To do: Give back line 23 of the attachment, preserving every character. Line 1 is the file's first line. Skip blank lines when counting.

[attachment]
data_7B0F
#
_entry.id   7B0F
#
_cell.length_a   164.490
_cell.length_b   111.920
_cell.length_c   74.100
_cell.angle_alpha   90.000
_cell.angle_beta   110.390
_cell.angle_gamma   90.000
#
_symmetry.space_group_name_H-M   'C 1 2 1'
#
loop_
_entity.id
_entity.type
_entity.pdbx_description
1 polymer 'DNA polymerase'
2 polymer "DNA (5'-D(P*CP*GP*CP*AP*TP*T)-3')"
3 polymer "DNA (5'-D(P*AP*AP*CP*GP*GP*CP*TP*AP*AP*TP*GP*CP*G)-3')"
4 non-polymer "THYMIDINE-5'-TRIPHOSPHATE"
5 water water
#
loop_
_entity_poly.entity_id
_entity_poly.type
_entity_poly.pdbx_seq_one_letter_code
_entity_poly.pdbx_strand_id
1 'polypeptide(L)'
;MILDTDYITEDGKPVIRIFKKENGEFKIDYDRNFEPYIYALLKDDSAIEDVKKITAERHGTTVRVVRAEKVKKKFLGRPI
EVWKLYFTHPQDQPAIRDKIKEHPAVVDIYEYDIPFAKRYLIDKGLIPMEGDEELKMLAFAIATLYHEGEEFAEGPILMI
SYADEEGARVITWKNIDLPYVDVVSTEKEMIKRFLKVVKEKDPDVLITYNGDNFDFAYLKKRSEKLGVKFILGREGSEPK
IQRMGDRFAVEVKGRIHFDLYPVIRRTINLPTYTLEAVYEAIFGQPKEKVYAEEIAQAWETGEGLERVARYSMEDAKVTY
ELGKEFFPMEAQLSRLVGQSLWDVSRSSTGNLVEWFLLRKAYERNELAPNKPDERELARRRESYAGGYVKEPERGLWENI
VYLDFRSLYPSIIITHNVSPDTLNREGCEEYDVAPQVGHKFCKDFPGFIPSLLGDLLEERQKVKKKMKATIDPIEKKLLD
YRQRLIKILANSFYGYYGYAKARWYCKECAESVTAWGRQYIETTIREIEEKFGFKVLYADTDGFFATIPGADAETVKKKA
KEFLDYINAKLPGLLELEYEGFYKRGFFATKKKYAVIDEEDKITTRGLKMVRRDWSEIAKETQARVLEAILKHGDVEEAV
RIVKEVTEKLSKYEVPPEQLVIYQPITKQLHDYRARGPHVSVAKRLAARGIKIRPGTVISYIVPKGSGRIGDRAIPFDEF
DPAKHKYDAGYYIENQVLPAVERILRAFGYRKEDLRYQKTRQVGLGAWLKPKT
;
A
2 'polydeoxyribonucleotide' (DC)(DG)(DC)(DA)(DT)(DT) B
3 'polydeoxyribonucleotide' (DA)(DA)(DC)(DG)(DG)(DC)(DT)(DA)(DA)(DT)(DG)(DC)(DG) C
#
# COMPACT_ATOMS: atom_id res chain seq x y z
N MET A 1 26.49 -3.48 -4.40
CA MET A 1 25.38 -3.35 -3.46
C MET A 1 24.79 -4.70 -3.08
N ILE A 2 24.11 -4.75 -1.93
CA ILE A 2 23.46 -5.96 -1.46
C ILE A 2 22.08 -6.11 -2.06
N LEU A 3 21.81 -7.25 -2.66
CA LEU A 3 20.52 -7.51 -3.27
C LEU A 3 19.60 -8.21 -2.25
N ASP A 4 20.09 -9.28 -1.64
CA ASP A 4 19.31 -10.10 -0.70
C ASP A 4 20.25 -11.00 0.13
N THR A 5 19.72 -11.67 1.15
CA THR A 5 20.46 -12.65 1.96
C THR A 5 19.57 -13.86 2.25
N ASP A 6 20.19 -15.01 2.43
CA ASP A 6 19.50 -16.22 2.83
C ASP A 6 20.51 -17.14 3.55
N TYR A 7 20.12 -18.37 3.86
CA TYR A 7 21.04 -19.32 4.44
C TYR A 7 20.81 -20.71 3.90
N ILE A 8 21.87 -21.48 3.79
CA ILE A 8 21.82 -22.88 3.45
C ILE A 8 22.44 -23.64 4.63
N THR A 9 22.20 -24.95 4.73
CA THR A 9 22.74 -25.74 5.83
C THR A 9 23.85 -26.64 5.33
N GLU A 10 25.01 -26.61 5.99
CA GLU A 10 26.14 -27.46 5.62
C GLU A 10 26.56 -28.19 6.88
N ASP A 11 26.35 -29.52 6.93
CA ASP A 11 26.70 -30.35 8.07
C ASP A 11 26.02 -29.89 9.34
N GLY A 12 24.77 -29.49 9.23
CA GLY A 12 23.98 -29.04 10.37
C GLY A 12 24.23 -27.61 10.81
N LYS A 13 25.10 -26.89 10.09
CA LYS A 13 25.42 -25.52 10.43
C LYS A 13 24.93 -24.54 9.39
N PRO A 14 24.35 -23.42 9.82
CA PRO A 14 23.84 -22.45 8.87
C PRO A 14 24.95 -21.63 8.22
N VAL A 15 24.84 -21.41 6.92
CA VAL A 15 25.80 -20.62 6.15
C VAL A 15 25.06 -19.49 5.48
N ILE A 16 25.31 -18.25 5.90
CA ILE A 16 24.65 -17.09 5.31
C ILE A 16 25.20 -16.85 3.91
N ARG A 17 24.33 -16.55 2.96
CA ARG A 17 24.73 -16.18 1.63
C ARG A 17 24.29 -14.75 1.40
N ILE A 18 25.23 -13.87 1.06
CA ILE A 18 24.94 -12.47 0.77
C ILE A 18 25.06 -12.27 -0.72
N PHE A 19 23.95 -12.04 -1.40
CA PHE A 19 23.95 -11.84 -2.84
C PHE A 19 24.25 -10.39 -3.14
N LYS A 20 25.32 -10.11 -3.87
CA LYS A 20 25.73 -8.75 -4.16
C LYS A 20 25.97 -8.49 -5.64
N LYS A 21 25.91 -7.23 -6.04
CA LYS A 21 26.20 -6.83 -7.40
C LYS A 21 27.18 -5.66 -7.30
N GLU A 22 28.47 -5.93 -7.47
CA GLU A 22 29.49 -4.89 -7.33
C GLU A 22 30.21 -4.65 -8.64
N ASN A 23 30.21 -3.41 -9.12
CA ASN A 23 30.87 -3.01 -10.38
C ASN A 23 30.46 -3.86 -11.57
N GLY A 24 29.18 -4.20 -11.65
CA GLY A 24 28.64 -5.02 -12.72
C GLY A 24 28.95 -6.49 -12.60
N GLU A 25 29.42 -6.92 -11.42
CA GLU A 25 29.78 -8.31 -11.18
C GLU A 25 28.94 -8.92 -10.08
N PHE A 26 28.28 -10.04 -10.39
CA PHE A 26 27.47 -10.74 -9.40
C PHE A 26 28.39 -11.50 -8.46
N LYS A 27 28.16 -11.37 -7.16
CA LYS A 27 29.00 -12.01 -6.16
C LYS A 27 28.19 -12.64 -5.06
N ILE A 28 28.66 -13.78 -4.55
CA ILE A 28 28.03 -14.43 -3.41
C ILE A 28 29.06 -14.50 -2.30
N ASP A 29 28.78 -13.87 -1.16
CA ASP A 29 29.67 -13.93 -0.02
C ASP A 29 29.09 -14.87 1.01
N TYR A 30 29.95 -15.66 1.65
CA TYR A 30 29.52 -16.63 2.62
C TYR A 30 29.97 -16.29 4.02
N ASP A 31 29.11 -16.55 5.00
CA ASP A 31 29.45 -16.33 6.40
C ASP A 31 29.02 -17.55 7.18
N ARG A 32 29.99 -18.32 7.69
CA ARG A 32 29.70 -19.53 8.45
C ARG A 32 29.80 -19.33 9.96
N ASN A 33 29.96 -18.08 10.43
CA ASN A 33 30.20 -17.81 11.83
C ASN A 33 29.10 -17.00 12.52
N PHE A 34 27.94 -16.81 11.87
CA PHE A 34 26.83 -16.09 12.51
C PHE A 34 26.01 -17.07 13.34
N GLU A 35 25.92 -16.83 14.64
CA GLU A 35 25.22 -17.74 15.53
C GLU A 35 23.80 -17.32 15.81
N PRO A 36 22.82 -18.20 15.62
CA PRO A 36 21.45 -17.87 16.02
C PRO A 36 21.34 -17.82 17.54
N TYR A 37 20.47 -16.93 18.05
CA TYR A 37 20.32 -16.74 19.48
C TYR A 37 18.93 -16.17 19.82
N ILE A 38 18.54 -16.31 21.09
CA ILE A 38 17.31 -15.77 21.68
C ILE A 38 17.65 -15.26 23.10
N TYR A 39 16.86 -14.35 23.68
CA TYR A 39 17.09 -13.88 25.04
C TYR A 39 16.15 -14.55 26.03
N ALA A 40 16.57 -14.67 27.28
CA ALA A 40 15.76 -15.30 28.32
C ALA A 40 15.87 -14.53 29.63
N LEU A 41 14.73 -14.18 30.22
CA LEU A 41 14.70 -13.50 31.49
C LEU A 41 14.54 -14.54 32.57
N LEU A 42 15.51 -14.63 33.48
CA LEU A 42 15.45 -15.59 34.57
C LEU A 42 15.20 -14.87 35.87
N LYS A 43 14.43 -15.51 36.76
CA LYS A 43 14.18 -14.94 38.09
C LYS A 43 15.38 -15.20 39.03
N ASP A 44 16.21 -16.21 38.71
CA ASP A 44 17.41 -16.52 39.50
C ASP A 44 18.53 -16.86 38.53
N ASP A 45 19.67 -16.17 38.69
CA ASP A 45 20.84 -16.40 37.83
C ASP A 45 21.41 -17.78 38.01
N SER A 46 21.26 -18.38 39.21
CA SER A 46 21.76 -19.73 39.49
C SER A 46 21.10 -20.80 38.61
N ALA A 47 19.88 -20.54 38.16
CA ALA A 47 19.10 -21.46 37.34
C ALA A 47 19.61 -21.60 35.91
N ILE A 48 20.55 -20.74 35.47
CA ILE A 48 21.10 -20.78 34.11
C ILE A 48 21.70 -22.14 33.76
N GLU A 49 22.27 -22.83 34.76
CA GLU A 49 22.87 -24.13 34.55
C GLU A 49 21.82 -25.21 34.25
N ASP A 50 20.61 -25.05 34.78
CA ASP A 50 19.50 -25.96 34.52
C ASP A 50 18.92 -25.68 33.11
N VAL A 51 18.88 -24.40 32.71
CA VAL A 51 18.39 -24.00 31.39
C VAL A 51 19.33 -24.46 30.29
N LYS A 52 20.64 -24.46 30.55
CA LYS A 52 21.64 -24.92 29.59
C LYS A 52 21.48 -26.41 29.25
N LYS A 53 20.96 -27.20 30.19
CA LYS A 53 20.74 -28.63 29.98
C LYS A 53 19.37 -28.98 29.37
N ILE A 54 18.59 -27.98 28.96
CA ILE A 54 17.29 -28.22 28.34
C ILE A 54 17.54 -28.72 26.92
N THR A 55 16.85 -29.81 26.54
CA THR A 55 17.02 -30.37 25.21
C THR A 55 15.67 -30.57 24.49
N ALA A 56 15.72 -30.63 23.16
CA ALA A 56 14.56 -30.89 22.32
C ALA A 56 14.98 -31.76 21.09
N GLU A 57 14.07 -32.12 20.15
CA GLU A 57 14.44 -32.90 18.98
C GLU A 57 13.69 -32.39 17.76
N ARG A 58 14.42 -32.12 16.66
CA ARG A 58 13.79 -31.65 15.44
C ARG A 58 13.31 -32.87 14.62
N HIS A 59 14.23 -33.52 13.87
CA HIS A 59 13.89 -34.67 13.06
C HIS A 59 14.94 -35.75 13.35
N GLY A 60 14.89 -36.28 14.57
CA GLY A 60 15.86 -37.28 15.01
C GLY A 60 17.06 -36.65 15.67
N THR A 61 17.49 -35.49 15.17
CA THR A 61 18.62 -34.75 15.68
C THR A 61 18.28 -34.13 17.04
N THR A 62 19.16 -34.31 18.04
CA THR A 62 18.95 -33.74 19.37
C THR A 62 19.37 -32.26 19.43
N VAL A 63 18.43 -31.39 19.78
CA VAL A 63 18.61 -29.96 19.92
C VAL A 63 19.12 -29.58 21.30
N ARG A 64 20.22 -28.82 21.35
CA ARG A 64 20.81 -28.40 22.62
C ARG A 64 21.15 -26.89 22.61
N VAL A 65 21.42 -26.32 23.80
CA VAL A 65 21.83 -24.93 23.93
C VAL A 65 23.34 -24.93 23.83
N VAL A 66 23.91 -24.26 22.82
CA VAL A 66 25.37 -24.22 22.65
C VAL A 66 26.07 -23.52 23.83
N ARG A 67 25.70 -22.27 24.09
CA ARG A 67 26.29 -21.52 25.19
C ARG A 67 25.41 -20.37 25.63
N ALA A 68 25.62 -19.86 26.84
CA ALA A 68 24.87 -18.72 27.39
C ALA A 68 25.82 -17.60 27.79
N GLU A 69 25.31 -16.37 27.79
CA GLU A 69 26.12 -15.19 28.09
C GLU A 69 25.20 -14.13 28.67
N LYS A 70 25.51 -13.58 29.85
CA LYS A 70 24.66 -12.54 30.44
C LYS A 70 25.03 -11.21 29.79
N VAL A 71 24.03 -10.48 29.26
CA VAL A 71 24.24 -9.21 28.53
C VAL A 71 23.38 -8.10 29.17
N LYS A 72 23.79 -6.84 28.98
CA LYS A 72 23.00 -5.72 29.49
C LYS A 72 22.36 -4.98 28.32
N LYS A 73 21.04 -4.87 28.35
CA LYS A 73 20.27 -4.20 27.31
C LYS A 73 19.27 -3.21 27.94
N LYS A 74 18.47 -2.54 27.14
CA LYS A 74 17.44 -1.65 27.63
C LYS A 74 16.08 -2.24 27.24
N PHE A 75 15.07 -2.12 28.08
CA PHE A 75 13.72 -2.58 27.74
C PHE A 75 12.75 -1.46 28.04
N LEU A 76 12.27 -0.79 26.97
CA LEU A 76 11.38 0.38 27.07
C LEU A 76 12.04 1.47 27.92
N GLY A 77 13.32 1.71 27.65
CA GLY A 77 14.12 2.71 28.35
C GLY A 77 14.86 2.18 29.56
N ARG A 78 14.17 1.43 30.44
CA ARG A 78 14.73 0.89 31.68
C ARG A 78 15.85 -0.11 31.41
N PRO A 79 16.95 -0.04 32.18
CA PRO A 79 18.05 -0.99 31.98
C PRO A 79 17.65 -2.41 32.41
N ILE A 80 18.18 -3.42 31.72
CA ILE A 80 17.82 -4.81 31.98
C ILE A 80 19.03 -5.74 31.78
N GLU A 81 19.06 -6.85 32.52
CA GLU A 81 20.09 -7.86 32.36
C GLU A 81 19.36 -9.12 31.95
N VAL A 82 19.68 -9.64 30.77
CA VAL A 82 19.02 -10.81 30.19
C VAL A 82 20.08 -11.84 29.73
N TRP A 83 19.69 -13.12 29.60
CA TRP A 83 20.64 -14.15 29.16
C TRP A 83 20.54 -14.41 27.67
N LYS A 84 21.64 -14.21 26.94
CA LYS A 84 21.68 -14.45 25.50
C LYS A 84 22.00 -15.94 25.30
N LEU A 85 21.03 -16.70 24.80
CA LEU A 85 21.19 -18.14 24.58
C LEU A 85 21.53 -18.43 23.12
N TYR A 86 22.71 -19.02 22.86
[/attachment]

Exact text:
#